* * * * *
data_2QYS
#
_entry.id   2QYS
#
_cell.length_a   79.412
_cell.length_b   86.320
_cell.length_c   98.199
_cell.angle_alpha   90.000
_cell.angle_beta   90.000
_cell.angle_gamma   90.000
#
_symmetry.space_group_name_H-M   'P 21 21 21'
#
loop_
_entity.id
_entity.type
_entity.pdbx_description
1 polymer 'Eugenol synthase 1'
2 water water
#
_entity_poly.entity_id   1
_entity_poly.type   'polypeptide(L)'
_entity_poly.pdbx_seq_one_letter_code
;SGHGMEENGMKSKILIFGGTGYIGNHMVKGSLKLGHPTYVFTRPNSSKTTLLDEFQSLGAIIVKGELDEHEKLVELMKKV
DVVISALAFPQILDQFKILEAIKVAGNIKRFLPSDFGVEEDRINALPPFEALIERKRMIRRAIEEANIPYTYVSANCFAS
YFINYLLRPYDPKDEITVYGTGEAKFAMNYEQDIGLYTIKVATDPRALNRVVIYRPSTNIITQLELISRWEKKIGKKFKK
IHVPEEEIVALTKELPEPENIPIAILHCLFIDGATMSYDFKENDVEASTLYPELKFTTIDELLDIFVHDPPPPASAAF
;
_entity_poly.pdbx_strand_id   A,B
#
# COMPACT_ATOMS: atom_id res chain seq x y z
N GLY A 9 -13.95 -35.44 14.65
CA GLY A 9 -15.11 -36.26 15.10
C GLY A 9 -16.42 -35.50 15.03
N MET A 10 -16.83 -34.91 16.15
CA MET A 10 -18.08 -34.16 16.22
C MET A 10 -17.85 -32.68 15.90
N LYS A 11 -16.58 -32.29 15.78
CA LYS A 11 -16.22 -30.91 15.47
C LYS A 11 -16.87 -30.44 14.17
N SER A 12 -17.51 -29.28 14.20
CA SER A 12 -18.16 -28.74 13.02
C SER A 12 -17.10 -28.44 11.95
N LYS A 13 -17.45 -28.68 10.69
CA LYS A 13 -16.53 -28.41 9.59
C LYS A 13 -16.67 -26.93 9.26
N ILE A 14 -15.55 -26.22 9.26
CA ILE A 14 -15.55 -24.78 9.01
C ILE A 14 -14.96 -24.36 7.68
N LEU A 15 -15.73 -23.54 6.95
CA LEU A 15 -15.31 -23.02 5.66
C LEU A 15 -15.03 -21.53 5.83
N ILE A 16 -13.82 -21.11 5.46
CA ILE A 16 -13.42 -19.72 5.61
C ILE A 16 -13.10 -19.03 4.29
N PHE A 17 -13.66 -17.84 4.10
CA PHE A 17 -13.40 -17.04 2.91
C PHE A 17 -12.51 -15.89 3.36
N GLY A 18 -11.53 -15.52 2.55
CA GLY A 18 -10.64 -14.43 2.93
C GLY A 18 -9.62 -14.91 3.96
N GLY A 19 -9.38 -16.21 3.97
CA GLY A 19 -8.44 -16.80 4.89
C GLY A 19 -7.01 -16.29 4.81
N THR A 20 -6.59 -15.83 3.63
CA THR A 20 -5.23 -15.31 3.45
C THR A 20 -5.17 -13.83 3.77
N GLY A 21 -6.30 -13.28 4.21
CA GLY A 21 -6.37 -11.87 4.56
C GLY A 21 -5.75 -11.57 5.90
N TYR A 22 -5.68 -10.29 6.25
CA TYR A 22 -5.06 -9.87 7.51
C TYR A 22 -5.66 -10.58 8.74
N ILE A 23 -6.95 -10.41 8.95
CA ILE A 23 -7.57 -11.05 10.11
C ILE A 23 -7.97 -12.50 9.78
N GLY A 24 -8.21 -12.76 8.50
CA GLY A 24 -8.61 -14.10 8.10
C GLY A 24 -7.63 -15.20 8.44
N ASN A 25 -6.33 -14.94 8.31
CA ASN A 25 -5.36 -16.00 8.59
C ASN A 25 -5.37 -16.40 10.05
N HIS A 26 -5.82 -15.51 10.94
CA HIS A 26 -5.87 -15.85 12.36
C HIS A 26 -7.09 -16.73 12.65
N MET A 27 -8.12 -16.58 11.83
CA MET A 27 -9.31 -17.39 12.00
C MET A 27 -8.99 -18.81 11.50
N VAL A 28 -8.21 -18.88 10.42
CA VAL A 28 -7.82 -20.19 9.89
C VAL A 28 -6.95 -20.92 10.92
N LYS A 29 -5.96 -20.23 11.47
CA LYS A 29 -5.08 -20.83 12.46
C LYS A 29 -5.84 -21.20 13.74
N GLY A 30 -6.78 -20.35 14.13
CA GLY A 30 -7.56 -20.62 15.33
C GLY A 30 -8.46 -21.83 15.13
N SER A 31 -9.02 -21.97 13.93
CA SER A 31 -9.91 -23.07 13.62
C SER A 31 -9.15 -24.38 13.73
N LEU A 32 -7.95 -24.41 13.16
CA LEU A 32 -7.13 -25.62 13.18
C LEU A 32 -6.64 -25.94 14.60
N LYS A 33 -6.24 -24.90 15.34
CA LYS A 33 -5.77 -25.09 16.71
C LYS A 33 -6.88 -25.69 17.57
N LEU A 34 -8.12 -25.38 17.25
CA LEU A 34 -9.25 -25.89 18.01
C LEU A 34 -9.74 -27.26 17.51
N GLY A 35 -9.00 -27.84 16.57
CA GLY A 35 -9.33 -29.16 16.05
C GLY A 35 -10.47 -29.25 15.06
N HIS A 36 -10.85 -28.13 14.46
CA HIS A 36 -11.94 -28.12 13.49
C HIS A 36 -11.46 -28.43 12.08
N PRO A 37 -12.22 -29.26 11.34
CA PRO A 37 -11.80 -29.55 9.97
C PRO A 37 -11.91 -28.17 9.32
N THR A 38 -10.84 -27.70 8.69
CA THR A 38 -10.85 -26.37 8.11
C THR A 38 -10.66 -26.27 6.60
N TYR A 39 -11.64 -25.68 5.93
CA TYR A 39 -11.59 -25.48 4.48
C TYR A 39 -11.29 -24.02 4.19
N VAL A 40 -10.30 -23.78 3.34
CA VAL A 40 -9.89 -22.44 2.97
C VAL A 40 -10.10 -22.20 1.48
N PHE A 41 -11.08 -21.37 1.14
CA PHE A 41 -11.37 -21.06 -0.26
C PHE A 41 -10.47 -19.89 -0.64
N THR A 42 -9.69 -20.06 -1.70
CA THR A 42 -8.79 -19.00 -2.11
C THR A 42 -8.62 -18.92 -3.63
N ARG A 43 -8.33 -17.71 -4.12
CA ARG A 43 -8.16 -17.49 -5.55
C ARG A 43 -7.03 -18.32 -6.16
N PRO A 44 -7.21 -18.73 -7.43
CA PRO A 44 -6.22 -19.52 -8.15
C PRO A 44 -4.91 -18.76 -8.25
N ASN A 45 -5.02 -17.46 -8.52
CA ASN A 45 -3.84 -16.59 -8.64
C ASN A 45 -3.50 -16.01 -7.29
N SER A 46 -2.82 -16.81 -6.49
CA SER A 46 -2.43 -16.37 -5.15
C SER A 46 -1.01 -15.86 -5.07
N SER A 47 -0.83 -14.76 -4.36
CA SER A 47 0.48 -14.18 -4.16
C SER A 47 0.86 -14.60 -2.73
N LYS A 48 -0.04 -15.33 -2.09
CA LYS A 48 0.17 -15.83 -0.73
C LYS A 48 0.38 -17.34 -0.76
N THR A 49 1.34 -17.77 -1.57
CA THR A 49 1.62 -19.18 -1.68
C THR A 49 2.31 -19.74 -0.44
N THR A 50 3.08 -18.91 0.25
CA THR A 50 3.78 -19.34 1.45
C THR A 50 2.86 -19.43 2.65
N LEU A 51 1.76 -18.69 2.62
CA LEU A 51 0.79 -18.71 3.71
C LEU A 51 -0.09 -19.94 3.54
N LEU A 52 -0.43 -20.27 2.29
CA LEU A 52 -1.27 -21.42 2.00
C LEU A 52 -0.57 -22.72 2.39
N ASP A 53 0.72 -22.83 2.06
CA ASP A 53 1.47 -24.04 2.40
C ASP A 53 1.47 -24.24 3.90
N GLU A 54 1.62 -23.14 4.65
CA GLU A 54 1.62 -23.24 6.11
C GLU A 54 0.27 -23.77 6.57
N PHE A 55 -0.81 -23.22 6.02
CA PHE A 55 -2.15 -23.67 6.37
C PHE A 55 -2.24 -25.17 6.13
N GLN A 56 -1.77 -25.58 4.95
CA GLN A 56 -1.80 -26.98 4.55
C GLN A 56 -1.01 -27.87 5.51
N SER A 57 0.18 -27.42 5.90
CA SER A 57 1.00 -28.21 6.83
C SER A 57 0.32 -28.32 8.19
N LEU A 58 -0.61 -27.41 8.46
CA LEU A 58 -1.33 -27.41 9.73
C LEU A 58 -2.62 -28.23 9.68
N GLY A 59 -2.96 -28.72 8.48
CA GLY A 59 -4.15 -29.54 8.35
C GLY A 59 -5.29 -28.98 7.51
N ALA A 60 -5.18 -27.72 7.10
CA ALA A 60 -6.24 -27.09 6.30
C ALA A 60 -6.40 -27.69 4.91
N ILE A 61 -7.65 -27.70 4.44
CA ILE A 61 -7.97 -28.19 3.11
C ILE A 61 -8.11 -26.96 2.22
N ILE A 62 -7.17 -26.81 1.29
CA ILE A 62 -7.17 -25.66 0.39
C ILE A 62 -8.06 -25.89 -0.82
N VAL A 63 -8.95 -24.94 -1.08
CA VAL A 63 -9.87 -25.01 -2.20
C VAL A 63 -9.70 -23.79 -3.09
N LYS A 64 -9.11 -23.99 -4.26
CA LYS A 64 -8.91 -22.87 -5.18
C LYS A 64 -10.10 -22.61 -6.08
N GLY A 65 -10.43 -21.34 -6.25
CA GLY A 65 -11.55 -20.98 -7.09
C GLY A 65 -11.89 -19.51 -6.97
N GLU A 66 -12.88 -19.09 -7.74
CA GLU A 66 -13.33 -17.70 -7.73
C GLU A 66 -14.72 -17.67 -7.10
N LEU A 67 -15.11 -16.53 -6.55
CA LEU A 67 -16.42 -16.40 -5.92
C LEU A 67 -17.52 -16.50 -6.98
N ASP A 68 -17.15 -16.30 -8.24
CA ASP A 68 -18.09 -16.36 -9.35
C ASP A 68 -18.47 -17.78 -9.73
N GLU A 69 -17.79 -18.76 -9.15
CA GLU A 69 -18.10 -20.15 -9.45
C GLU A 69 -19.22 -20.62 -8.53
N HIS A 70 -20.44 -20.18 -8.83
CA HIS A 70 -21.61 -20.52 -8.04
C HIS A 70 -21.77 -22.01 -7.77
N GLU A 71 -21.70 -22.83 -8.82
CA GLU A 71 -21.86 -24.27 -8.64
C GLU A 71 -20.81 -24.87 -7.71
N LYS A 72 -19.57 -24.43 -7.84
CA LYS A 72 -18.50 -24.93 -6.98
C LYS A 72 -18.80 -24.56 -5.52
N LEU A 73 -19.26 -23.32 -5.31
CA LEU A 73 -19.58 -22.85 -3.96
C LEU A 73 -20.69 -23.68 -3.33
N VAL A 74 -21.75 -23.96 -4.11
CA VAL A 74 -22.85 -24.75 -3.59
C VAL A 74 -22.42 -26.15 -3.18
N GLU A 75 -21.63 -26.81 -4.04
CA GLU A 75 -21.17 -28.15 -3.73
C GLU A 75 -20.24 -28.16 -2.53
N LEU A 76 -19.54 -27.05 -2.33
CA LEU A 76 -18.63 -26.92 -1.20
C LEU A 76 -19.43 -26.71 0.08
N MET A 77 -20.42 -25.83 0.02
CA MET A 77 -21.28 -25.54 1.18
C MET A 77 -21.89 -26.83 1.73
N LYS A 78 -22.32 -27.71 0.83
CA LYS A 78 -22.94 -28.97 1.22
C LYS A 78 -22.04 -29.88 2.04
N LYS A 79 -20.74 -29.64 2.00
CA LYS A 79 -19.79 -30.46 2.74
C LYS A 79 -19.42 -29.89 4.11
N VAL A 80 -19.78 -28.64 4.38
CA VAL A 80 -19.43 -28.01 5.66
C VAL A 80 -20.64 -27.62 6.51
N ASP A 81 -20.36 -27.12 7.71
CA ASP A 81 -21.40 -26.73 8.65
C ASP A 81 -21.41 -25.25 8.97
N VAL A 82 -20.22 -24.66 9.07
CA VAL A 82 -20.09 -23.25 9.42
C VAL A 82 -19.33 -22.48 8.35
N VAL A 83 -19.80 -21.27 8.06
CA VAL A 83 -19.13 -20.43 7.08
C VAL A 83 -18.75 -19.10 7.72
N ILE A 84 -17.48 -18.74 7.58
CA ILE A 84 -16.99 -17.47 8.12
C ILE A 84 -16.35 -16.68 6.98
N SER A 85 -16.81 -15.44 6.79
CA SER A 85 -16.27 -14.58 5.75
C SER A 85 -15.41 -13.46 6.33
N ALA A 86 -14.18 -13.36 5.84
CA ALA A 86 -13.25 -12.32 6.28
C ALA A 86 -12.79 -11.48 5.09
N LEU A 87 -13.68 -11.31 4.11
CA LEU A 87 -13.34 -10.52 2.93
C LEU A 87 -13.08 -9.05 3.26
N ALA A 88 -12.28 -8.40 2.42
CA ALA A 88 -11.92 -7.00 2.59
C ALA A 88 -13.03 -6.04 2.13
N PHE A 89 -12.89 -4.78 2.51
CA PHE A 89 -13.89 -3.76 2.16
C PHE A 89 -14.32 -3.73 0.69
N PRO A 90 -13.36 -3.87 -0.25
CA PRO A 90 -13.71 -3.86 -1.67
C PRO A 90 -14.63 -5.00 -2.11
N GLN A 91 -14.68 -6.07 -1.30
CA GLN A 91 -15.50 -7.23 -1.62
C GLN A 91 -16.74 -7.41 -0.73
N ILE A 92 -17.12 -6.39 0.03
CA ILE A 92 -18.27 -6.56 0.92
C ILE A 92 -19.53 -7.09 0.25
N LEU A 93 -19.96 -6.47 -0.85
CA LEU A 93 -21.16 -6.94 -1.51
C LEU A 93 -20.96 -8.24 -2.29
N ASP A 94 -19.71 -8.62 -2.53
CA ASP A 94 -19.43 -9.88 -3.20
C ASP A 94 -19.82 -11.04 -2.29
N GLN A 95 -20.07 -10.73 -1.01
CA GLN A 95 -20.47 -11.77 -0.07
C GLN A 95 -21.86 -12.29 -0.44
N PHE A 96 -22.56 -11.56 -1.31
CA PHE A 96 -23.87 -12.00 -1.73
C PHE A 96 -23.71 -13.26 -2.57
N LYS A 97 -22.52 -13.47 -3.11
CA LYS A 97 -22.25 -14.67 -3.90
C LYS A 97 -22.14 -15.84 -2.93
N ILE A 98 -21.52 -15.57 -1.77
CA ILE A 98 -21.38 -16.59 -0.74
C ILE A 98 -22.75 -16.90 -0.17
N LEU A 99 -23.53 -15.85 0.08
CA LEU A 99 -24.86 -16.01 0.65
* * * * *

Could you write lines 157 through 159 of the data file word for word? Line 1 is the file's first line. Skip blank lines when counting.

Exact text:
C THR A 50 2.86 -19.43 2.65
N LEU A 51 1.76 -18.69 2.62
CA LEU A 51 0.79 -18.71 3.71